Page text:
It turns out that the term “whiting” is pretty popular. There are towns named Whiting in Maine, Vermont, Kansas, Indiana, New Jersey and Wisconsin, for example. It’s interesting that none of these places is on the ocean and therefore nowhere near the whiting fish we enjoy here. Most of these towns were in fact cleverly named after people named Whiting. We also have the Whiting Door Manufacturing Corporation, located in Akron, N.Y.; they are the original maker of roll-up doors for the transportation industry. I should also point out that Whiting, Kansas, is the proud home of Schlaegel’s Homegrown Popcorn, no doubt a fine company making a fish-free consumer staple.
Best of all for many of us, Lowcountry waters are full of whiting. We’re talking about menticirrhus littoralis, a common food fish that looks somewhat like a very small cod. If you’ve ever enjoyed a fried fish basket locally, chances are pretty good you’ve dined on the mighty whiting, sometimes called kingfish.
Now for the first of several confessions. I’ve been fishing for over 50 years with fairly good success and have caught some nice cod in New England, including a decent bunch on our honeymoon (the innkeeper cooked and served them to us perfectly that night). But only after catching a couple dozen or so whiting down here did I even know what they were. Scrappy little fighters, yes, and pretty good live bait, but delicious, too? You bet. But I’m getting ahead of myself. How about I just get to the basics.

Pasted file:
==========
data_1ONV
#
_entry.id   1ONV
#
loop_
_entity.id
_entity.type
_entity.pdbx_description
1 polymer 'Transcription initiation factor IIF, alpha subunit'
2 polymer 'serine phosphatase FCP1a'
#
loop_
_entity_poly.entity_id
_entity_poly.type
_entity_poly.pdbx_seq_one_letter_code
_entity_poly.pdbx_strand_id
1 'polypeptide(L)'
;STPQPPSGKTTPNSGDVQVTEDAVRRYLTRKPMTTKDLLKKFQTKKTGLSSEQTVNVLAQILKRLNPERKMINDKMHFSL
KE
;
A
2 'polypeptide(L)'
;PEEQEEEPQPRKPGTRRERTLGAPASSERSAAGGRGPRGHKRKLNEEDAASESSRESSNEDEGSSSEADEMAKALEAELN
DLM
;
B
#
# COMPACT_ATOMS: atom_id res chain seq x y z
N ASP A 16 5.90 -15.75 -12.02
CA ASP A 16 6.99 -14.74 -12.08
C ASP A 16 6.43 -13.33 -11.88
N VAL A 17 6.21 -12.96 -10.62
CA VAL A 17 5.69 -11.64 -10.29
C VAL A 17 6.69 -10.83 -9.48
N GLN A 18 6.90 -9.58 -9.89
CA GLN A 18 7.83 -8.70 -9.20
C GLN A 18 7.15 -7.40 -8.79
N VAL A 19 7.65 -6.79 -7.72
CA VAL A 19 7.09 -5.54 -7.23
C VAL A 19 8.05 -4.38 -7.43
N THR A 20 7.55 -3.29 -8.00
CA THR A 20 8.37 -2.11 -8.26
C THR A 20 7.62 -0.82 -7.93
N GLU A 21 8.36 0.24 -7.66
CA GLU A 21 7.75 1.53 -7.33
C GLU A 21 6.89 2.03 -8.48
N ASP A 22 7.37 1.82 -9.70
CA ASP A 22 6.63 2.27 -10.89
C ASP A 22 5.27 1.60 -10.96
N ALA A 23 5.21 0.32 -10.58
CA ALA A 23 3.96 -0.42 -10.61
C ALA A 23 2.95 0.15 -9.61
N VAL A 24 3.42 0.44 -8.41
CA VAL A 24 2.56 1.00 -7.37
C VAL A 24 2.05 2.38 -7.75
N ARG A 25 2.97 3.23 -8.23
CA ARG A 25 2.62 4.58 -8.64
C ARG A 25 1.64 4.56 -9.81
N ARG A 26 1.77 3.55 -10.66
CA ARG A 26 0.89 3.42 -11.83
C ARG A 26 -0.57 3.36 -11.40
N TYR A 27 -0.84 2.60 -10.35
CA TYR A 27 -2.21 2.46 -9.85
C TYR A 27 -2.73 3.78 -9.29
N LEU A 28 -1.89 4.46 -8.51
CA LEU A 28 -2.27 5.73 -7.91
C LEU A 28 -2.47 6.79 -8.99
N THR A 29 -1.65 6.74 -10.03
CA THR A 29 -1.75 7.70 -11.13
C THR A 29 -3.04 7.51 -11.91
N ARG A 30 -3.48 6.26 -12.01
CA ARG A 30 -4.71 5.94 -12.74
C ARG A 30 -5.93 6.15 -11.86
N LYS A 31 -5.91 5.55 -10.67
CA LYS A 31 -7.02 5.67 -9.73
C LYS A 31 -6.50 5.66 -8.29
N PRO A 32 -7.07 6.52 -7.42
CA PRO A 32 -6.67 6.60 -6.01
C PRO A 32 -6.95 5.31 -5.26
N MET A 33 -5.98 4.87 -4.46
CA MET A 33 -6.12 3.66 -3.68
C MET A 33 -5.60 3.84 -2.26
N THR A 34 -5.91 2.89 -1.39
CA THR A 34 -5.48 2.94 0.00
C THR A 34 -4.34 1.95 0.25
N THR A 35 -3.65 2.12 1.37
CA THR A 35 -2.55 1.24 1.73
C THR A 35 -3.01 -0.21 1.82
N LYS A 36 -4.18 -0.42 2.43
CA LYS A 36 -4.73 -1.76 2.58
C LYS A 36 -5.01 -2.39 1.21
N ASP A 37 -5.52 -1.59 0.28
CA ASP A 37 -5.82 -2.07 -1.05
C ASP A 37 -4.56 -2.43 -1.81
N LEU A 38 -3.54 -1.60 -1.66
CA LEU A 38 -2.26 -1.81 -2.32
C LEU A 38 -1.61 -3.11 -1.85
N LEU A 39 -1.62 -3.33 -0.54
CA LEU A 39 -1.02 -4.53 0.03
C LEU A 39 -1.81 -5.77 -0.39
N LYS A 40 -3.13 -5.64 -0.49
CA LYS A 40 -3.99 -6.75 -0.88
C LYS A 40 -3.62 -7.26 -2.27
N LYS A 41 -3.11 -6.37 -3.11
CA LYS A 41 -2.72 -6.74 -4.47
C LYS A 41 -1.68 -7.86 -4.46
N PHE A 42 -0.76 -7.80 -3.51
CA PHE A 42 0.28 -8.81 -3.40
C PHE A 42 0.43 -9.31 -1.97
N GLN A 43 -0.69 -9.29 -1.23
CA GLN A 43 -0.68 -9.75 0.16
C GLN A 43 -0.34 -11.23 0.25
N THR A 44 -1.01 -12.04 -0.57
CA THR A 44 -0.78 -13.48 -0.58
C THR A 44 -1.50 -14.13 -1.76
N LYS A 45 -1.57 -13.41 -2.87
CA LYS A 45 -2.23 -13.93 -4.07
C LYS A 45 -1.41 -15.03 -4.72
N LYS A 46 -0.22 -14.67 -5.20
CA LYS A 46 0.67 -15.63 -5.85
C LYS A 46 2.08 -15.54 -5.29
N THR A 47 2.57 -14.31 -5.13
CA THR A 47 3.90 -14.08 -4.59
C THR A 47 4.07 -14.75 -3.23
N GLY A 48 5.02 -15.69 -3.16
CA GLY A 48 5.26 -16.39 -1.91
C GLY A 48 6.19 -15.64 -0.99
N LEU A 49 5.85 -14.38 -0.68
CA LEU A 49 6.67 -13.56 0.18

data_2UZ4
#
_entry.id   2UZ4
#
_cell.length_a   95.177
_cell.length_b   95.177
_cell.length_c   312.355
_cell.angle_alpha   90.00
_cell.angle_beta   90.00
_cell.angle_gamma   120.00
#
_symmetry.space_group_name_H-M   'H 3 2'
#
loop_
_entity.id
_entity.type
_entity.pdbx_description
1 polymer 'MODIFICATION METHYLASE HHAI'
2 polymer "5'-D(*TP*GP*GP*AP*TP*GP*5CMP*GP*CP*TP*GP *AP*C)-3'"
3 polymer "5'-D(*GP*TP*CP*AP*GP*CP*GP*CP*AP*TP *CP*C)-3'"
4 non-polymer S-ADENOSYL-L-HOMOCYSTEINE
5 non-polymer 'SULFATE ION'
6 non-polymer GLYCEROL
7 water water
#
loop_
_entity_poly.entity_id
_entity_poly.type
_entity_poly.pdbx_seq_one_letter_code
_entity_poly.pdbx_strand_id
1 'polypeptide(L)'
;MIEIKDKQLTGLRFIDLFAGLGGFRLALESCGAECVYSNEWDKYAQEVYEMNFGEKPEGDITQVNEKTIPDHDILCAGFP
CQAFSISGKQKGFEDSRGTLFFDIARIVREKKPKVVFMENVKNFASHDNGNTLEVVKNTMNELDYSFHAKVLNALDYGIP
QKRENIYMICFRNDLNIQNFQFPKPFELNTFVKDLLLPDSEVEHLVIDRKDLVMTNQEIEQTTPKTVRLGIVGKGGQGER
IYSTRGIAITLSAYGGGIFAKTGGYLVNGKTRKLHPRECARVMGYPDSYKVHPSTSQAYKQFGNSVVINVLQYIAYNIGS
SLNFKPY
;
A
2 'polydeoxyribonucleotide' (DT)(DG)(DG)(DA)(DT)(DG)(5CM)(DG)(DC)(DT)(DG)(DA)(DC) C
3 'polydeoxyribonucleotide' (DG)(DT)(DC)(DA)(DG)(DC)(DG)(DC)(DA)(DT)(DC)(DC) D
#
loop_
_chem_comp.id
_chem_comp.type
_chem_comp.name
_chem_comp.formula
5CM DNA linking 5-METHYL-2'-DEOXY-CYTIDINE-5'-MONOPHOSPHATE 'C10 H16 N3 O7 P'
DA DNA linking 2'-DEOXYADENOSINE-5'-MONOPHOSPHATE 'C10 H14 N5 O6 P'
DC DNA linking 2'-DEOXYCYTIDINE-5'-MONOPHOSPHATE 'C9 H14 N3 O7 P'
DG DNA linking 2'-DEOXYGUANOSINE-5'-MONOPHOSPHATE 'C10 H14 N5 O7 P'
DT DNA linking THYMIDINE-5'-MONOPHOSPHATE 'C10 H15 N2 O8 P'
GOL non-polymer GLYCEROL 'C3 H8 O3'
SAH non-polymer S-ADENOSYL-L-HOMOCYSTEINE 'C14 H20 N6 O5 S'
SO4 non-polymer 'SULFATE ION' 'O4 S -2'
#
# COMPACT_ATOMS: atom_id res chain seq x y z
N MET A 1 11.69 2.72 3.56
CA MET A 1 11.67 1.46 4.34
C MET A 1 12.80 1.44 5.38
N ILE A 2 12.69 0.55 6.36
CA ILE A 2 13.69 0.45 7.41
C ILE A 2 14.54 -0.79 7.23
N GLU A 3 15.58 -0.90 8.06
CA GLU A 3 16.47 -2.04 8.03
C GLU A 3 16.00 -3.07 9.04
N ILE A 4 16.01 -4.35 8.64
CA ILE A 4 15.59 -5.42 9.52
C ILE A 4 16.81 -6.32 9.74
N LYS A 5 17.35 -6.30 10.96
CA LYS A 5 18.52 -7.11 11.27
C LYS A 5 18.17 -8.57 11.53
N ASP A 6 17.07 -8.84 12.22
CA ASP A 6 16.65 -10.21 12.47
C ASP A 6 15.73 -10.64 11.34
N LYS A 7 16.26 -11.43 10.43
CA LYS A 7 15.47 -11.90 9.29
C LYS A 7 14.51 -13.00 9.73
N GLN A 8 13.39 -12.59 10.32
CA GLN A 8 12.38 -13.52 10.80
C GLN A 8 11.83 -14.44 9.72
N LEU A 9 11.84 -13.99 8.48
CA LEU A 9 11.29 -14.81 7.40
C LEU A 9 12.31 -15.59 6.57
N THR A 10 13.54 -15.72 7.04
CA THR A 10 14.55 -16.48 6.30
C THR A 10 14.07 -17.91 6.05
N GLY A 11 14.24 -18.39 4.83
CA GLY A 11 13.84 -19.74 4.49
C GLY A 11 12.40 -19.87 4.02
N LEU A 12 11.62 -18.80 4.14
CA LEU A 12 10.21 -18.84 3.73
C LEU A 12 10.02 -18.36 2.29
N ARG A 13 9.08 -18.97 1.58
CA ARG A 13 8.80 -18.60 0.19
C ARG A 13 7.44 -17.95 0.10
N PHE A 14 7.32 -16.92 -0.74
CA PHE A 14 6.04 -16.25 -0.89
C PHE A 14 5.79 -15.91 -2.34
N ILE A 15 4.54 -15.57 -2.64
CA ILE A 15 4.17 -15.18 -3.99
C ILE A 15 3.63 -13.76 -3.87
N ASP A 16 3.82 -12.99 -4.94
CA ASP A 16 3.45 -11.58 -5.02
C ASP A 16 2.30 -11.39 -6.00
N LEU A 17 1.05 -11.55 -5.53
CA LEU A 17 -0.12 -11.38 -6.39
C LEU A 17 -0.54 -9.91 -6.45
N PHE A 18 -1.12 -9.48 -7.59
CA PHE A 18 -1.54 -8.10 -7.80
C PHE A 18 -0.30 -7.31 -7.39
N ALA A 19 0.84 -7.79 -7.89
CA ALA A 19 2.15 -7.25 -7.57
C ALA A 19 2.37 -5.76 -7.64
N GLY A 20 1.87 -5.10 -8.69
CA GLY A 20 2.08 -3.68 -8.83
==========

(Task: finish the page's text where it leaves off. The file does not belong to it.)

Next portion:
Basic #1: Think simple and secure
Whiting like cool to moderate temperature waters that are at least 5 feet deep over sandy or mud bottoms (didn’t Sandy Bottoms star in beach blanket movies in the 1960’s?). They like bits of shrimp or squid presented on small hooks (#1 or 2), fished with small sinkers (1-2 ounces). They also like the tail end of the outgoing tide. You should pay close attention to your rod, though. Don’t leave it unattended for very long. I’ve learned the hard way not to leave a baited rod resting against a boat rail or on a dock. A much larger game fish is liable to relieve you of your catch and your rod and reel, all in about five seconds.
Basic #2: Think small
Whiting average only about 7-10” and if you get one over a foot long you deserve a pat on the back (two pats for a double header that size). Make sure your knife is extra sharp so that when you fillet them, nothing is wasted. Try not to get so excited, as I have on occasion, that you leave your knife at the sink and don’t remember it until after it’s dark and you’re barefoot.
Basic #3: Think Cycling (OK, Recycling)
Whiting skins make good minnow bait and minnows are in turn excellent bait for local seatrout and redfish. Whiting heads and backbones can be stuffed into your crab trap to very good effect. This is a lot safer to do than trying to stuff a live toadfish into your bait holder, and I have a nice scar on my left pinkie to prove it.
Basic #4: Think savory
Fried whiting fillets are wonderful. Dredge them in flour or mix up a flour, beer and OldBay batter (to pancake thickness) and dip the fillets before frying in vegetable oil. Serve with whatever sides you like best — cole slaw, hush puppies, a green or tomato salad, for example — and a cold drink and you have a wonderful seafood treat. May I also recommend you turn the burner off when you’re done so you don’t torch your pan and create evacuation conditions in your house with a dense choking fog of burned oil and teflon (not an experience I want to repeat, despite the successful test of every smoke detector we had in the house).
So don’t hesitate to dial down your fishing preference a bit some day soon and try your luck with the mighty whiting. Take some kids along and impress your friends with your humility and your familiarity with one of the best little fish on the block. And send me some pictures!